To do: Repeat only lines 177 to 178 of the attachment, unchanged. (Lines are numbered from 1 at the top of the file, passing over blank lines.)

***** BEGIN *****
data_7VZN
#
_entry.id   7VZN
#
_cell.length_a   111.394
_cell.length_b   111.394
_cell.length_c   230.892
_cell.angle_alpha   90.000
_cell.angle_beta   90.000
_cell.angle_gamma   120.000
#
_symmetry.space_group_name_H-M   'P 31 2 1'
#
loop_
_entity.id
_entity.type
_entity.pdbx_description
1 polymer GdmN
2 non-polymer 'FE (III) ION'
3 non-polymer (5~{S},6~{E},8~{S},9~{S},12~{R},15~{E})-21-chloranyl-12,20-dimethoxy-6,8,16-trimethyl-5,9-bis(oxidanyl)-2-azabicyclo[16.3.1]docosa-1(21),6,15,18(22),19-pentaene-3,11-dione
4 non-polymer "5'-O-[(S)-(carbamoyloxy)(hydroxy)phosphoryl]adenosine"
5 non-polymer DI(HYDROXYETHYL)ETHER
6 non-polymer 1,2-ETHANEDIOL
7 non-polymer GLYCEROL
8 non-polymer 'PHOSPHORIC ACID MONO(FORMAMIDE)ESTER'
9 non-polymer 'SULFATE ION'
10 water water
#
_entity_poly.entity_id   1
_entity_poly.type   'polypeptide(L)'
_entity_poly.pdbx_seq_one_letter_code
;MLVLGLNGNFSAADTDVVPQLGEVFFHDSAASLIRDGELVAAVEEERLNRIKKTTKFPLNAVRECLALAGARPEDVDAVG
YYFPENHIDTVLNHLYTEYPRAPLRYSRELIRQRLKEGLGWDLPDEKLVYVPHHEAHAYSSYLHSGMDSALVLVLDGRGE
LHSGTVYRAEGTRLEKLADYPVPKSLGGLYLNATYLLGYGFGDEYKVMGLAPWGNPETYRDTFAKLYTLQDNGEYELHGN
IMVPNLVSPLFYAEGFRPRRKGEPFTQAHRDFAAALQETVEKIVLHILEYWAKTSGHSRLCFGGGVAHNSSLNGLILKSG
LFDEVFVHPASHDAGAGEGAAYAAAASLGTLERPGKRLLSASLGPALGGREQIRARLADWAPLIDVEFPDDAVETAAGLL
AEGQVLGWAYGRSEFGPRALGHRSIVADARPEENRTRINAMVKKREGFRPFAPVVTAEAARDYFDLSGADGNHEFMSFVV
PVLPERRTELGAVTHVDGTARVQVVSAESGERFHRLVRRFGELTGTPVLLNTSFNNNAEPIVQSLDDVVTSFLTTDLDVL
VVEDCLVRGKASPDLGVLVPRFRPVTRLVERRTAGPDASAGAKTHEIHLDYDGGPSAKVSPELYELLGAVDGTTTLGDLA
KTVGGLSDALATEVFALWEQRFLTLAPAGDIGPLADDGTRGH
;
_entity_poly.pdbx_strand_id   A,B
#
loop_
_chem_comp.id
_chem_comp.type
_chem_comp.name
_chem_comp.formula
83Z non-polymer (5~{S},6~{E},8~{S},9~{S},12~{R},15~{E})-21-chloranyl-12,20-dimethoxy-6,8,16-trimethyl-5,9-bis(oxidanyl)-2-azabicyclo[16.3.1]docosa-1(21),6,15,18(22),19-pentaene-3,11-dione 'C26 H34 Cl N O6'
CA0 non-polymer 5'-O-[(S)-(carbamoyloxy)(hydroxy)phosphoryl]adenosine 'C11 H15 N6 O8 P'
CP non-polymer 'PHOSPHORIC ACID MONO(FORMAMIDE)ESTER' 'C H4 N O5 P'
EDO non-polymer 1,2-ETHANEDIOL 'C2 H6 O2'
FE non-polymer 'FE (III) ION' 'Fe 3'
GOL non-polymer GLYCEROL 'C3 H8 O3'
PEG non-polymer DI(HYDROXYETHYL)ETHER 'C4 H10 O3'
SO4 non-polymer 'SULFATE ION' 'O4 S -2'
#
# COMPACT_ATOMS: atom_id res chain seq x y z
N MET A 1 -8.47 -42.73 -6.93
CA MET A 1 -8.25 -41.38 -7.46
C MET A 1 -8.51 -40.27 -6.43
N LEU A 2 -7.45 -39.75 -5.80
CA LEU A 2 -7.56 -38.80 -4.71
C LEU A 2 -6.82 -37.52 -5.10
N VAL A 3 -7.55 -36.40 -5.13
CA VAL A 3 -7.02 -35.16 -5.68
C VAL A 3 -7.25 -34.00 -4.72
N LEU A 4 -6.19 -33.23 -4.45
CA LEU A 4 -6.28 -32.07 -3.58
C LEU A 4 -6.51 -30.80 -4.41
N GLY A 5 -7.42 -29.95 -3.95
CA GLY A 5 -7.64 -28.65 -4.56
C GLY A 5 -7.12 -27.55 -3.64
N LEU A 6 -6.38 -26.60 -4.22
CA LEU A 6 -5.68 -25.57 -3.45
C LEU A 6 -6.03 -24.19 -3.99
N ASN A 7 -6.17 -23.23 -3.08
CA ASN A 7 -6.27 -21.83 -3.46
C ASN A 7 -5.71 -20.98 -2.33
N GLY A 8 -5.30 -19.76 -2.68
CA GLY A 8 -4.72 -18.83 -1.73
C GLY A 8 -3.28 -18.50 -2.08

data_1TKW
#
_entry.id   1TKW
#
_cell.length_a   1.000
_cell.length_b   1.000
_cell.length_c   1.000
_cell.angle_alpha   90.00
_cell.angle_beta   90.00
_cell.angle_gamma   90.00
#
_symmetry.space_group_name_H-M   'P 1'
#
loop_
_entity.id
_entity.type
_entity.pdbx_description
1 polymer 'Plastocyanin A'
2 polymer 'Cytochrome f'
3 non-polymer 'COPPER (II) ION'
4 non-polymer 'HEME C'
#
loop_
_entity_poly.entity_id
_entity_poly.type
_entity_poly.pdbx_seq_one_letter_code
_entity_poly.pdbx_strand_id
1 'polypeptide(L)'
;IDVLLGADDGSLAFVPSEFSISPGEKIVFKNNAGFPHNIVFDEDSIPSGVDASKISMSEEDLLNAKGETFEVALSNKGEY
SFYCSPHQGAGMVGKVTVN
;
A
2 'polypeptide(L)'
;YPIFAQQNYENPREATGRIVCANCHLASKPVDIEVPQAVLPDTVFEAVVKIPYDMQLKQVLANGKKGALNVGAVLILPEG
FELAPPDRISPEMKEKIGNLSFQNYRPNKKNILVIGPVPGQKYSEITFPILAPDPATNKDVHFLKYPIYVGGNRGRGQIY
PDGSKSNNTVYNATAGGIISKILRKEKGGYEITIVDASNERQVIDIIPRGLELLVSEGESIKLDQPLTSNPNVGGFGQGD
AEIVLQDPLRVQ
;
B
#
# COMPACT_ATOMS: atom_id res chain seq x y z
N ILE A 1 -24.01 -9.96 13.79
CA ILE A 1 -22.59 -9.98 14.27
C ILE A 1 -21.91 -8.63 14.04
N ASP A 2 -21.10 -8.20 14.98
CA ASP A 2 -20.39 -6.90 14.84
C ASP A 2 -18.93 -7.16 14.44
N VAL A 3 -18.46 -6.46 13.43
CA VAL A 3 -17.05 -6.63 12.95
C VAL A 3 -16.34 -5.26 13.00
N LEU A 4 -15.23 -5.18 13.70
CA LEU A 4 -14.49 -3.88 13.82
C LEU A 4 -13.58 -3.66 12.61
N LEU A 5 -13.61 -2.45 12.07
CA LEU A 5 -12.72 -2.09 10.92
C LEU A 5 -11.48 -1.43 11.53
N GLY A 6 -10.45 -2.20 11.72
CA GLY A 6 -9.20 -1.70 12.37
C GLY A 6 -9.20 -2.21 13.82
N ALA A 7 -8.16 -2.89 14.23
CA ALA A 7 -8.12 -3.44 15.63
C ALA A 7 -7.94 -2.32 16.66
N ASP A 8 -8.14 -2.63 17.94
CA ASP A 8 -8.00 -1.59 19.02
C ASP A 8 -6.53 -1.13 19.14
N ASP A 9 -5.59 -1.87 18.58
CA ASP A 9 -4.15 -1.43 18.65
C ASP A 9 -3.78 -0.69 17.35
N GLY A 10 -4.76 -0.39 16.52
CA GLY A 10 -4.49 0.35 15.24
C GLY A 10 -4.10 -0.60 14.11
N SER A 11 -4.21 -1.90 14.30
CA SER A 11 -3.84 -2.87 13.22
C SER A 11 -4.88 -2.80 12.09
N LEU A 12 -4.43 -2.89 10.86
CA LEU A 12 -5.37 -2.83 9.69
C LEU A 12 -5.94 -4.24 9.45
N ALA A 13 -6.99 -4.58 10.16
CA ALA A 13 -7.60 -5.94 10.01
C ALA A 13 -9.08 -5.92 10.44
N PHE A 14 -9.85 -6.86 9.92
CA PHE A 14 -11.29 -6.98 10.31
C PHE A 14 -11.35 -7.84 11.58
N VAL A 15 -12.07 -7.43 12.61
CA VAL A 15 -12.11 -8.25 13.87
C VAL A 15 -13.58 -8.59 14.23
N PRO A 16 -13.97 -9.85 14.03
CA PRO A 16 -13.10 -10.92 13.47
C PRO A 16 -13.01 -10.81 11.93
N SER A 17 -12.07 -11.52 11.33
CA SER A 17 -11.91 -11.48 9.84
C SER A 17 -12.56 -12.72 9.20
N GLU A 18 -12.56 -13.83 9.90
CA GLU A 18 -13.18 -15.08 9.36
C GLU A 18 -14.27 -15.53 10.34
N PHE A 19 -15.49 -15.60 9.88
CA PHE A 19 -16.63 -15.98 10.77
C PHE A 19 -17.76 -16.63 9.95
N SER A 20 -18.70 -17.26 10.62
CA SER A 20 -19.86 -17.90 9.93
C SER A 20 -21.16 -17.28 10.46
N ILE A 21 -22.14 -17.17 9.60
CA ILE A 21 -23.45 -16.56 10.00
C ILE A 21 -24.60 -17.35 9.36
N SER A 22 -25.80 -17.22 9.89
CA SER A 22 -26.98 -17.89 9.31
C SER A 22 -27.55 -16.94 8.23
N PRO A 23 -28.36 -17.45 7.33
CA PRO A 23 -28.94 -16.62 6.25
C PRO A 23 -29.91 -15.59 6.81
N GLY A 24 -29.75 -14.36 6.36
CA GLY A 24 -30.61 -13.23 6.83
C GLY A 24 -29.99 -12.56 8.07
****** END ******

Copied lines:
C GLU A 18 -14.27 -15.53 10.34
N PHE A 19 -15.49 -15.60 9.88